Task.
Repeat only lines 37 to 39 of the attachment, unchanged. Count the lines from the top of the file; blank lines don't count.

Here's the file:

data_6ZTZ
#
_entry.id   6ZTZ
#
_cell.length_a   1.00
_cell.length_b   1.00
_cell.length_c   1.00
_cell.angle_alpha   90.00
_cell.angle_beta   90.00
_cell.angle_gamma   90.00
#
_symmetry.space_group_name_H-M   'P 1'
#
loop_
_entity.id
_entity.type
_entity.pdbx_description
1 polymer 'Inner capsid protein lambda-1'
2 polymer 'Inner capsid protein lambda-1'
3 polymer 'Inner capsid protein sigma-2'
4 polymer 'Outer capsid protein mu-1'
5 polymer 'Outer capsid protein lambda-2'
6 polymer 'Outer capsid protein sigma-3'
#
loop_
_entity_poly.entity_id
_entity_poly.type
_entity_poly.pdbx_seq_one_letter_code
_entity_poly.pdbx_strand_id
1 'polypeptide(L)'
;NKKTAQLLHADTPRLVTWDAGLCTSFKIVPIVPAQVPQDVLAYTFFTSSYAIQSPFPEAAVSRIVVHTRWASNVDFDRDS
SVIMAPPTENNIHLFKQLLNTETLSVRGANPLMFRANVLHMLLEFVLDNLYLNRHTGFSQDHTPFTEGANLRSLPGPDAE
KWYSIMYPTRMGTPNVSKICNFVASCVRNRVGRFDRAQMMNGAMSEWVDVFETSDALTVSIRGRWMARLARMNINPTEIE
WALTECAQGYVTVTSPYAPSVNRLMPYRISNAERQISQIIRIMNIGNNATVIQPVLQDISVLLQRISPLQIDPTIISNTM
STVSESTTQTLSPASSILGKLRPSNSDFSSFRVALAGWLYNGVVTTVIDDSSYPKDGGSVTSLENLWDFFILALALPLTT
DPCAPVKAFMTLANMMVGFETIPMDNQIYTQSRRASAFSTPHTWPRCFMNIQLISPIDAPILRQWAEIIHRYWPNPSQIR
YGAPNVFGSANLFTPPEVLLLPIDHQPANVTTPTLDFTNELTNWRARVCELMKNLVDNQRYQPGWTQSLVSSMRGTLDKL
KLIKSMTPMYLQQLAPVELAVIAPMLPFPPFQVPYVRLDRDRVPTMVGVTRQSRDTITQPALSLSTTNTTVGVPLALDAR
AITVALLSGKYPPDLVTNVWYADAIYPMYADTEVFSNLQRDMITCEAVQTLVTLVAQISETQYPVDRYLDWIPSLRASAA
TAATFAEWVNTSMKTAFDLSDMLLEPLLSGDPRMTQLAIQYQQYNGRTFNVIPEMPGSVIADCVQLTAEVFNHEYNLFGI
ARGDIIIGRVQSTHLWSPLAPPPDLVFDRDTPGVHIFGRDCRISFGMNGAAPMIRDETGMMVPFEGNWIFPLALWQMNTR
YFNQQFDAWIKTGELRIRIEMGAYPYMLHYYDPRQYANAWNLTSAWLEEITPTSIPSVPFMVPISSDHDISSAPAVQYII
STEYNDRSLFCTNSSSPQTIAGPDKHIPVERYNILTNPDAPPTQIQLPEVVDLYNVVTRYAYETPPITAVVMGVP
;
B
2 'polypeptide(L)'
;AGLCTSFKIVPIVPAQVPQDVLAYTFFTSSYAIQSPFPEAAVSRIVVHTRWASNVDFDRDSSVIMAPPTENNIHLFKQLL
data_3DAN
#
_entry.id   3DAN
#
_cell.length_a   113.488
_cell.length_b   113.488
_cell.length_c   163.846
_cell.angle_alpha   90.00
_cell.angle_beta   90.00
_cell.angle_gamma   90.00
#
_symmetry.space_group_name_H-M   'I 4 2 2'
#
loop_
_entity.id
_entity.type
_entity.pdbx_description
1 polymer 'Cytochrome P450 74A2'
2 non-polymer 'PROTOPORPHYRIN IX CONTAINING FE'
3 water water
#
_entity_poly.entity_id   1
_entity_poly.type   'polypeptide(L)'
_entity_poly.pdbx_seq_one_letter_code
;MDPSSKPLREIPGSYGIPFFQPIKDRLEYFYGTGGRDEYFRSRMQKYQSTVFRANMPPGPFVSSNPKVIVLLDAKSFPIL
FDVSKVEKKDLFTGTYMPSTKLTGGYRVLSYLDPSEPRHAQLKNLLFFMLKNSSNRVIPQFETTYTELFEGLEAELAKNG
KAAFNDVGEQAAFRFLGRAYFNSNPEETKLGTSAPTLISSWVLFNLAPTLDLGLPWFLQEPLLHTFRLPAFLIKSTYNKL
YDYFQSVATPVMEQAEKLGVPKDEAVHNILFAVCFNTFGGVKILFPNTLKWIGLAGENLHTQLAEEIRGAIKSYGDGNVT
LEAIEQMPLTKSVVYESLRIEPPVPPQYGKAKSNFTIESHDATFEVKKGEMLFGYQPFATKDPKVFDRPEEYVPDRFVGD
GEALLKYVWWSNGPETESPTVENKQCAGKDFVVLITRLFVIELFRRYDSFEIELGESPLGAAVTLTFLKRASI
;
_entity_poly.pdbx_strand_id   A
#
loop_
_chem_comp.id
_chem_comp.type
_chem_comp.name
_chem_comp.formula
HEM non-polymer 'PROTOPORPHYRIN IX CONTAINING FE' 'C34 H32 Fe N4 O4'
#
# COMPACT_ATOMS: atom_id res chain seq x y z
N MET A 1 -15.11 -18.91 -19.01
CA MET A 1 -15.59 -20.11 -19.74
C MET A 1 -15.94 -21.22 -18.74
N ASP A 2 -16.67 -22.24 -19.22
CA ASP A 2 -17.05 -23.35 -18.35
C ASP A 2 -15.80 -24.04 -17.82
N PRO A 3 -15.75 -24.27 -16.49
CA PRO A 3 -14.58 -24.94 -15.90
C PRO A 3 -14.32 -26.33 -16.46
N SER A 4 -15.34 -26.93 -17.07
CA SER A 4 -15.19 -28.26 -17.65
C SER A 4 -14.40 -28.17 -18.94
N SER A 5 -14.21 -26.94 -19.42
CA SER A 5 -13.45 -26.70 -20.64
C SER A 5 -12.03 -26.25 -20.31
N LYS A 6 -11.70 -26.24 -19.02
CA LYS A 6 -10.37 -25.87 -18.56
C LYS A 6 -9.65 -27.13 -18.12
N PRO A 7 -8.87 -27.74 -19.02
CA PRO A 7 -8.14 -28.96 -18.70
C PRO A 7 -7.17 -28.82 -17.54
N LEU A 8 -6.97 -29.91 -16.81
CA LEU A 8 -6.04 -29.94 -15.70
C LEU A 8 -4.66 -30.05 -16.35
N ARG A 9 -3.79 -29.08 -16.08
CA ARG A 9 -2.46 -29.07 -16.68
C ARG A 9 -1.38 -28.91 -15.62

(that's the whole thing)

YGAPNVFGSANLFTPPEVLLLPIDHQPANVTTPTLDFTNELTNWRARVCELMKNLVDNQRYQPGWTQSLVSSMRGTLDKL
KLIKSMTPMYLQQLAPVELAVIAPMLPFPPFQVPYVRLDRDRVPTMVGVTRQSRDTITQPALSLSTTNTTVGVPLALDAR
AITVALLSGKYPPDLVTNVWYADAIYPMYADTEVFSNLQRDMITCEAVQTLVTLVAQISETQYPVDRYLDWIPSLRASAA